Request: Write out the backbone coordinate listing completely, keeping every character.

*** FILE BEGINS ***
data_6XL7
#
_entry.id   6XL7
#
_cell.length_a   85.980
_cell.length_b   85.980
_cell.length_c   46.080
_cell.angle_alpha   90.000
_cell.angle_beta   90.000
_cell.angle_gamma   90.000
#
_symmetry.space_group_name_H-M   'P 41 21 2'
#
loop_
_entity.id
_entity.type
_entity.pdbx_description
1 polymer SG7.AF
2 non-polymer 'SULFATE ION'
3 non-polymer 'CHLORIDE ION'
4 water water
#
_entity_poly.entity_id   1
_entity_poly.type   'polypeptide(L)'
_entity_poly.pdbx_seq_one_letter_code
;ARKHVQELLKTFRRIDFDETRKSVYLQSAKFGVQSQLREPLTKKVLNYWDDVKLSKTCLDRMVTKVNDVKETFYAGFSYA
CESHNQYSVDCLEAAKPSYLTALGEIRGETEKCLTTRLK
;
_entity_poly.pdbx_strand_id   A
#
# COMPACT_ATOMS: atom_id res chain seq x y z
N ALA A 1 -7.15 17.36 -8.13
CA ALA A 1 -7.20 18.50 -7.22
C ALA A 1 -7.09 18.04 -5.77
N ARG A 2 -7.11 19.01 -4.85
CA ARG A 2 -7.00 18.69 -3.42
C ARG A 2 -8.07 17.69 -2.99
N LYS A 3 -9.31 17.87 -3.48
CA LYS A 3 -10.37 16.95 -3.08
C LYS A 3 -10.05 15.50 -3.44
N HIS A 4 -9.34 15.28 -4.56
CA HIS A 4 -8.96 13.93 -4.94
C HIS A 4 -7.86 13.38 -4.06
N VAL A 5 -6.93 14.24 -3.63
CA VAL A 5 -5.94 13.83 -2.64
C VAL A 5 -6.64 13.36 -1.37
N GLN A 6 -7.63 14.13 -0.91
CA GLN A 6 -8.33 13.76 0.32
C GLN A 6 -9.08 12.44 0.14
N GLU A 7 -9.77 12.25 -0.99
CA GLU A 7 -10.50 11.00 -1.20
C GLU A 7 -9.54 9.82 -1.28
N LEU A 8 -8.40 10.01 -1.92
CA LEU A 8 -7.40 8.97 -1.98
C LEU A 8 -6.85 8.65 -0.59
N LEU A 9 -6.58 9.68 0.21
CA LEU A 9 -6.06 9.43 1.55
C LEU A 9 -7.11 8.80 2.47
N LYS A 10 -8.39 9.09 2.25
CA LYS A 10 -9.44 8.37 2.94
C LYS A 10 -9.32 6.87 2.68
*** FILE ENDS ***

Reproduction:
data_6XL7
#
_entry.id   6XL7
#
_cell.length_a   85.980
_cell.length_b   85.980
_cell.length_c   46.080
_cell.angle_alpha   90.000
_cell.angle_beta   90.000
_cell.angle_gamma   90.000
#
_symmetry.space_group_name_H-M   'P 41 21 2'
#
loop_
_entity.id
_entity.type
_entity.pdbx_description
1 polymer SG7.AF
2 non-polymer 'SULFATE ION'
3 non-polymer 'CHLORIDE ION'
4 water water
#
_entity_poly.entity_id   1
_entity_poly.type   'polypeptide(L)'
_entity_poly.pdbx_seq_one_letter_code
;ARKHVQELLKTFRRIDFDETRKSVYLQSAKFGVQSQLREPLTKKVLNYWDDVKLSKTCLDRMVTKVNDVKETFYAGFSYA
CESHNQYSVDCLEAAKPSYLTALGEIRGETEKCLTTRLK
;
_entity_poly.pdbx_strand_id   A
#
# COMPACT_ATOMS: atom_id res chain seq x y z
N ALA A 1 -7.15 17.36 -8.13
CA ALA A 1 -7.20 18.50 -7.22
C ALA A 1 -7.09 18.04 -5.77
N ARG A 2 -7.11 19.01 -4.85
CA ARG A 2 -7.00 18.69 -3.42
C ARG A 2 -8.07 17.69 -2.99
N LYS A 3 -9.31 17.87 -3.48
CA LYS A 3 -10.37 16.95 -3.08
C LYS A 3 -10.05 15.50 -3.44
N HIS A 4 -9.34 15.28 -4.56
CA HIS A 4 -8.96 13.93 -4.94
C HIS A 4 -7.86 13.38 -4.06
N VAL A 5 -6.93 14.24 -3.63
CA VAL A 5 -5.94 13.83 -2.64
C VAL A 5 -6.64 13.36 -1.37
N GLN A 6 -7.63 14.13 -0.91
CA GLN A 6 -8.33 13.76 0.32
C GLN A 6 -9.08 12.44 0.14
N GLU A 7 -9.77 12.25 -0.99
CA GLU A 7 -10.50 11.00 -1.20
C GLU A 7 -9.54 9.82 -1.28
N LEU A 8 -8.40 10.01 -1.92
CA LEU A 8 -7.40 8.97 -1.98
C LEU A 8 -6.85 8.65 -0.59
N LEU A 9 -6.58 9.68 0.21
CA LEU A 9 -6.06 9.43 1.55
C LEU A 9 -7.11 8.80 2.47
N LYS A 10 -8.39 9.09 2.25
CA LYS A 10 -9.44 8.37 2.94
C LYS A 10 -9.32 6.87 2.68